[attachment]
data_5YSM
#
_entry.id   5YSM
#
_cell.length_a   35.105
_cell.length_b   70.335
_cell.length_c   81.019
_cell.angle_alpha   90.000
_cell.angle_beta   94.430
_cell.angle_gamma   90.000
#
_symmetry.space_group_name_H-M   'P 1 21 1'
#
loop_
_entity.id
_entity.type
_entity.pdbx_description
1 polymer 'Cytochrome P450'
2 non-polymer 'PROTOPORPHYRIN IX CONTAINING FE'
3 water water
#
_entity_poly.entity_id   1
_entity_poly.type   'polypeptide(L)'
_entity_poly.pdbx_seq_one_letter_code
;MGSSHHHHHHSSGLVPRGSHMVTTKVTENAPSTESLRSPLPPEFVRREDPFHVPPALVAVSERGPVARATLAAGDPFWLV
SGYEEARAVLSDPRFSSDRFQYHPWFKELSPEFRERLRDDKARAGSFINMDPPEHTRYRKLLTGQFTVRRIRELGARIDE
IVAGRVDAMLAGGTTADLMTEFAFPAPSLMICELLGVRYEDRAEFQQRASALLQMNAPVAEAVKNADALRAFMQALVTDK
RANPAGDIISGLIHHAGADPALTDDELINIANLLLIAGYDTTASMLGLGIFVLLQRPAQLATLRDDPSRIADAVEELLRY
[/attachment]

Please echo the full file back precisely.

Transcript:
data_5YSM
#
_entry.id   5YSM
#
_cell.length_a   35.105
_cell.length_b   70.335
_cell.length_c   81.019
_cell.angle_alpha   90.000
_cell.angle_beta   94.430
_cell.angle_gamma   90.000
#
_symmetry.space_group_name_H-M   'P 1 21 1'
#
loop_
_entity.id
_entity.type
_entity.pdbx_description
1 polymer 'Cytochrome P450'
2 non-polymer 'PROTOPORPHYRIN IX CONTAINING FE'
3 water water
#
_entity_poly.entity_id   1
_entity_poly.type   'polypeptide(L)'
_entity_poly.pdbx_seq_one_letter_code
;MGSSHHHHHHSSGLVPRGSHMVTTKVTENAPSTESLRSPLPPEFVRREDPFHVPPALVAVSERGPVARATLAAGDPFWLV
SGYEEARAVLSDPRFSSDRFQYHPWFKELSPEFRERLRDDKARAGSFINMDPPEHTRYRKLLTGQFTVRRIRELGARIDE
IVAGRVDAMLAGGTTADLMTEFAFPAPSLMICELLGVRYEDRAEFQQRASALLQMNAPVAEAVKNADALRAFMQALVTDK
RANPAGDIISGLIHHAGADPALTDDELINIANLLLIAGYDTTASMLGLGIFVLLQRPAQLATLRDDPSRIADAVEELLRY